|Volume 6 Issue 199 Published - 14:00 UTC 08:00 EST 17-Jul-2004 Next Update - 14:00 UTC 08:00 EST 18-Jul-2004||Editor: Susan K. Boyer, RN
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Physical symptoms of depression may be misdiagnosed
A study published in the Journal of General Internal Medicine revealed that physicians sometimes misattribute ill-defined physical symptoms to causes other than what may actually be depression. Patients complaining of physical ailments related to depression may not receive appropriate treatment from their doctors, as compared to patients who present with psychological symptoms.
Palpitations, hot flashes, chest pains, or problems with appetite, can be overlooked as signs of depression, according to a study of 200 adults. The study focused on a secondary analysis of patients beginning a new treatment episode for depression, and evaluated the effects of treatment as a result of physical versus psychological symptoms presented.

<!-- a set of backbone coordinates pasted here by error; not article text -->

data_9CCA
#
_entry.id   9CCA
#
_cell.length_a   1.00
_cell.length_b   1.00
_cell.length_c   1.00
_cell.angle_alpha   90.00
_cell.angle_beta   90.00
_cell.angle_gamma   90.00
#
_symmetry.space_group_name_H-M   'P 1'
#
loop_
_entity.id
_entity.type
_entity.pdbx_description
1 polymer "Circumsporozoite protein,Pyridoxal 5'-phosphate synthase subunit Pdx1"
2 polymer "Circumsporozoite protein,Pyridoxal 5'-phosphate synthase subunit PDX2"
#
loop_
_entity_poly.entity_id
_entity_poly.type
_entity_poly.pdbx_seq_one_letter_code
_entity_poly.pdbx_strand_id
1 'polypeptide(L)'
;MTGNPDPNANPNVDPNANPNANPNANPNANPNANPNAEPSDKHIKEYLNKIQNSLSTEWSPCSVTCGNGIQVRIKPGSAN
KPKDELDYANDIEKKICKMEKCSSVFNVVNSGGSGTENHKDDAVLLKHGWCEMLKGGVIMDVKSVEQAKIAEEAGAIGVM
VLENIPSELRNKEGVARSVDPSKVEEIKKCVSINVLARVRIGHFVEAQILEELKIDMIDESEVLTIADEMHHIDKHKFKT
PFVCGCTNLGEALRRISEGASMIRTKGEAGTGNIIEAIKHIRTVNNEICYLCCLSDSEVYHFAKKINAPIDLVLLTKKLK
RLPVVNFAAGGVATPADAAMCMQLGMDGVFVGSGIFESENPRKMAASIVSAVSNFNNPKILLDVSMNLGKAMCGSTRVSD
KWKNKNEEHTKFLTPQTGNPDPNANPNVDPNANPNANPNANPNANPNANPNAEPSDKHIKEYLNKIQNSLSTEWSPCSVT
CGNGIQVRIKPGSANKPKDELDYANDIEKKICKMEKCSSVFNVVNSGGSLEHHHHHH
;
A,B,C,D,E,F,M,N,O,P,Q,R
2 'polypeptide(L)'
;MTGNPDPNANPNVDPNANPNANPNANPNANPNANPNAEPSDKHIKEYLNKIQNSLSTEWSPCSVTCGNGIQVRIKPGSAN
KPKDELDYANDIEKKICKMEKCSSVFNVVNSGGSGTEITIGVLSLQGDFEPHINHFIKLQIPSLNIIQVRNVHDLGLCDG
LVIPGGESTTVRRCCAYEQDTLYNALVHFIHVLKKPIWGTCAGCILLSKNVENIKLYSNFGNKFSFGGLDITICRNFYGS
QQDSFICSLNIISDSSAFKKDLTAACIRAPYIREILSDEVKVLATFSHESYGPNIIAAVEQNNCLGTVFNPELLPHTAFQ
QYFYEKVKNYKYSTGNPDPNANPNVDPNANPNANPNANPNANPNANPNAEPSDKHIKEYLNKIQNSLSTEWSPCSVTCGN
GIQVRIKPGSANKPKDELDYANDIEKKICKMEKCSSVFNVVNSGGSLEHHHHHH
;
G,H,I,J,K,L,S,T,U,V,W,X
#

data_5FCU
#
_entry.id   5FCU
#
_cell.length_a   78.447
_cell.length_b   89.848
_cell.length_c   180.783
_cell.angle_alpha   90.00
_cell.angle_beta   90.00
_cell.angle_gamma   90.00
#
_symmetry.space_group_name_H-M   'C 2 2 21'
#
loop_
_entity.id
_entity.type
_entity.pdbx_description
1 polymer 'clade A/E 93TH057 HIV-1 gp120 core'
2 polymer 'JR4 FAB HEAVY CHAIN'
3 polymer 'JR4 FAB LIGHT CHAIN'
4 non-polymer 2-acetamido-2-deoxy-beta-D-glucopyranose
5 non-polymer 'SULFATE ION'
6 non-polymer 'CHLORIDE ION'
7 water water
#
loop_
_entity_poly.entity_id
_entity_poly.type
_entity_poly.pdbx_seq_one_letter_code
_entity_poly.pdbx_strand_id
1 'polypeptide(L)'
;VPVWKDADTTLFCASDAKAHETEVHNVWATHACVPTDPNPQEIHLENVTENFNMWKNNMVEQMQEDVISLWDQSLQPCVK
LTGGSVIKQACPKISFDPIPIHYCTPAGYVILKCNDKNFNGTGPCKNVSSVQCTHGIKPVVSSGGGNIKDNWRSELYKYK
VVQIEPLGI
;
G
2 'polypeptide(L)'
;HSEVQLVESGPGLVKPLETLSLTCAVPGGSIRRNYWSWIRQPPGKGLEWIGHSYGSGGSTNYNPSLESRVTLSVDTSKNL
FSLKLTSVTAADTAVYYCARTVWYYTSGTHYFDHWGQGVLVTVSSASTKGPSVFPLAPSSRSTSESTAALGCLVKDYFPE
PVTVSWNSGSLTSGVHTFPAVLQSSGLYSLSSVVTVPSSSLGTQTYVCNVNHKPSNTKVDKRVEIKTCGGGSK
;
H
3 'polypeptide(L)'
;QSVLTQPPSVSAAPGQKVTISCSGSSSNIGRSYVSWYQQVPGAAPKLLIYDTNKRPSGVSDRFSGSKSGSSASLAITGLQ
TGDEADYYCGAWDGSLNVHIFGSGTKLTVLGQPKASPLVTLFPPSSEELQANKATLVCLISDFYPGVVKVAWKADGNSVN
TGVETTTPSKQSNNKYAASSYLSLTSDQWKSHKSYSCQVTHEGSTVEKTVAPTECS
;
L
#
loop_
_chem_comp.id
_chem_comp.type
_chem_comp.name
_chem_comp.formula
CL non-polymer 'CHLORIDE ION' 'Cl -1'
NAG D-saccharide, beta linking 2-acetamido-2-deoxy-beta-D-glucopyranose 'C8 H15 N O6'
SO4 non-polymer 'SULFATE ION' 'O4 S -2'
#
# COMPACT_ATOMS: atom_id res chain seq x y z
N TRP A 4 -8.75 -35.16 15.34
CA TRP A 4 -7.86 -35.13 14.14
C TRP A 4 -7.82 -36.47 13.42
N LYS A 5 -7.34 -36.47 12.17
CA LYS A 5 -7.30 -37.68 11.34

"While we are aware that current depression treatment is most often ineffective," offers author Dr. Robert D. Keeley, "we attempted to define the patient group that does not receive appropriate treatment, or does not respond to adequate treatment, by returning to the basic medical tenet of listening to the patient." The findings pointed out that physicians sometimes misattribute ill-defined physical symptoms to causes other than depression.
The most effective treatments, regardless of symptoms, were successful because they matched patient preference. Patients who had physical symptoms of depression were less likely to agree with a medical diagnosis of depression and thus tended to be nonaccepting of antidepressants, while 72% of patients with psychological symptoms who were presented with antidepressants as a treatment showed improved outcomes.
The study concludes that physicians need to search for new or modified interventions for depression when treating a patient with physical symptoms to improve the outcome.